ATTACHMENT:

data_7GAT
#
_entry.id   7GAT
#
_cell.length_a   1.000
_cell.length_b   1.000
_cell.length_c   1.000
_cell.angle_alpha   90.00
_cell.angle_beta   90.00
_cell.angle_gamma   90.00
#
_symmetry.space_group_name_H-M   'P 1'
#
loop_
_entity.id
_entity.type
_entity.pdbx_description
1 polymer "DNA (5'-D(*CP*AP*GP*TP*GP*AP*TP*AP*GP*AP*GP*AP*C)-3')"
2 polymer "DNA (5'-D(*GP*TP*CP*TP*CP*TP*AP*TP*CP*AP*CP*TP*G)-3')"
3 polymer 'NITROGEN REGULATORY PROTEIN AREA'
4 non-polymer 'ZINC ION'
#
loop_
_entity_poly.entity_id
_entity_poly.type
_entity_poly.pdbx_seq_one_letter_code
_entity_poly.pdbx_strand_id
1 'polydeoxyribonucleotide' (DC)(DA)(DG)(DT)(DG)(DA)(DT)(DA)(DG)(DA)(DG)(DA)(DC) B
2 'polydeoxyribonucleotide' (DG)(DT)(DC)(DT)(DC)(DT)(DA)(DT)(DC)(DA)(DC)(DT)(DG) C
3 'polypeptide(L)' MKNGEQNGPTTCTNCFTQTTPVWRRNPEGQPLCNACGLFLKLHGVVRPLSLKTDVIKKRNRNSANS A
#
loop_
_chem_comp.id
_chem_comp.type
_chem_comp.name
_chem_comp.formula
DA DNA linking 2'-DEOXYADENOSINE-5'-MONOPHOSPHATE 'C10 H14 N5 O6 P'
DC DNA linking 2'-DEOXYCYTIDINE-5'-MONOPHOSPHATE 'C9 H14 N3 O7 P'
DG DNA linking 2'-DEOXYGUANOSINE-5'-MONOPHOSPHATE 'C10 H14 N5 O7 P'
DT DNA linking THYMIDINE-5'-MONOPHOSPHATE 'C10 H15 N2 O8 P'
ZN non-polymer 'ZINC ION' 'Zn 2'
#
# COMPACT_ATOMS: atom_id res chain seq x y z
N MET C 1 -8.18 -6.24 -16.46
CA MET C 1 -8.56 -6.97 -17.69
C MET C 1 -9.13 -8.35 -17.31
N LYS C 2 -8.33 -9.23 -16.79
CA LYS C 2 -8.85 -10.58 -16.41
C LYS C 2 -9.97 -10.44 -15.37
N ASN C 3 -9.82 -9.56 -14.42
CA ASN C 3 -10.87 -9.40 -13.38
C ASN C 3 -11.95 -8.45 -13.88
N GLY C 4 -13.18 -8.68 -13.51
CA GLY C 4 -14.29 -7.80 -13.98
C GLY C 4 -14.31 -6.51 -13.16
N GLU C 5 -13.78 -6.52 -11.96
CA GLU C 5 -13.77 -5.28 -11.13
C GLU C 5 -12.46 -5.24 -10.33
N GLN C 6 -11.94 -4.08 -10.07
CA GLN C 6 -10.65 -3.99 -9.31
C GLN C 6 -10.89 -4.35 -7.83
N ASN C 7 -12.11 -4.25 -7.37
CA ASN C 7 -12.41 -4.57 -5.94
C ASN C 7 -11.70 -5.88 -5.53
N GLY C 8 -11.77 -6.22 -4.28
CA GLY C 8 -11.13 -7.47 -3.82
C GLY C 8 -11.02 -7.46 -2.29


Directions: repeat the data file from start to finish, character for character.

data_7GAT
#
_entry.id   7GAT
#
_cell.length_a   1.000
_cell.length_b   1.000
_cell.length_c   1.000
_cell.angle_alpha   90.00
_cell.angle_beta   90.00
_cell.angle_gamma   90.00
#
_symmetry.space_group_name_H-M   'P 1'
#
loop_
_entity.id
_entity.type
_entity.pdbx_description
1 polymer "DNA (5'-D(*CP*AP*GP*TP*GP*AP*TP*AP*GP*AP*GP*AP*C)-3')"
2 polymer "DNA (5'-D(*GP*TP*CP*TP*CP*TP*AP*TP*CP*AP*CP*TP*G)-3')"
3 polymer 'NITROGEN REGULATORY PROTEIN AREA'
4 non-polymer 'ZINC ION'
#
loop_
_entity_poly.entity_id
_entity_poly.type
_entity_poly.pdbx_seq_one_letter_code
_entity_poly.pdbx_strand_id
1 'polydeoxyribonucleotide' (DC)(DA)(DG)(DT)(DG)(DA)(DT)(DA)(DG)(DA)(DG)(DA)(DC) B
2 'polydeoxyribonucleotide' (DG)(DT)(DC)(DT)(DC)(DT)(DA)(DT)(DC)(DA)(DC)(DT)(DG) C
3 'polypeptide(L)' MKNGEQNGPTTCTNCFTQTTPVWRRNPEGQPLCNACGLFLKLHGVVRPLSLKTDVIKKRNRNSANS A
#
loop_
_chem_comp.id
_chem_comp.type
_chem_comp.name
_chem_comp.formula
DA DNA linking 2'-DEOXYADENOSINE-5'-MONOPHOSPHATE 'C10 H14 N5 O6 P'
DC DNA linking 2'-DEOXYCYTIDINE-5'-MONOPHOSPHATE 'C9 H14 N3 O7 P'
DG DNA linking 2'-DEOXYGUANOSINE-5'-MONOPHOSPHATE 'C10 H14 N5 O7 P'
DT DNA linking THYMIDINE-5'-MONOPHOSPHATE 'C10 H15 N2 O8 P'
ZN non-polymer 'ZINC ION' 'Zn 2'
#
# COMPACT_ATOMS: atom_id res chain seq x y z
N MET C 1 -8.18 -6.24 -16.46
CA MET C 1 -8.56 -6.97 -17.69
C MET C 1 -9.13 -8.35 -17.31
N LYS C 2 -8.33 -9.23 -16.79
CA LYS C 2 -8.85 -10.58 -16.41
C LYS C 2 -9.97 -10.44 -15.37
N ASN C 3 -9.82 -9.56 -14.42
CA ASN C 3 -10.87 -9.40 -13.38
C ASN C 3 -11.95 -8.45 -13.88
N GLY C 4 -13.18 -8.68 -13.51
CA GLY C 4 -14.29 -7.80 -13.98
C GLY C 4 -14.31 -6.51 -13.16
N GLU C 5 -13.78 -6.52 -11.96
CA GLU C 5 -13.77 -5.28 -11.13
C GLU C 5 -12.46 -5.24 -10.33
N GLN C 6 -11.94 -4.08 -10.07
CA GLN C 6 -10.65 -3.99 -9.31
C GLN C 6 -10.89 -4.35 -7.83
N ASN C 7 -12.11 -4.25 -7.37
CA ASN C 7 -12.41 -4.57 -5.94
C ASN C 7 -11.70 -5.88 -5.53
N GLY C 8 -11.77 -6.22 -4.28
CA GLY C 8 -11.13 -7.47 -3.82
C GLY C 8 -11.02 -7.46 -2.29